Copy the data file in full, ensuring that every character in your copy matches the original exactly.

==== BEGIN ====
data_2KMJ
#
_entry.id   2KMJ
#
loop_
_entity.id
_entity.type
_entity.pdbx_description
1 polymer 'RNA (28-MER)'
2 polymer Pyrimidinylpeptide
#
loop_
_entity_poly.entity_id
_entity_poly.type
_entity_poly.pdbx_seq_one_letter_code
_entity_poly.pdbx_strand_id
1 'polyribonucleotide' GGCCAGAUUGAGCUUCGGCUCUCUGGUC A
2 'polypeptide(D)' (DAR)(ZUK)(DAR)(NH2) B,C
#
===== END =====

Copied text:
data_2KMJ
#
_entry.id   2KMJ
#
loop_
_entity.id
_entity.type
_entity.pdbx_description
1 polymer 'RNA (28-MER)'
2 polymer Pyrimidinylpeptide
#
loop_
_entity_poly.entity_id
_entity_poly.type
_entity_poly.pdbx_seq_one_letter_code
_entity_poly.pdbx_strand_id
1 'polyribonucleotide' GGCCAGAUUGAGCUUCGGCUCUCUGGUC A
2 'polypeptide(D)' (DAR)(ZUK)(DAR)(NH2) B,C
#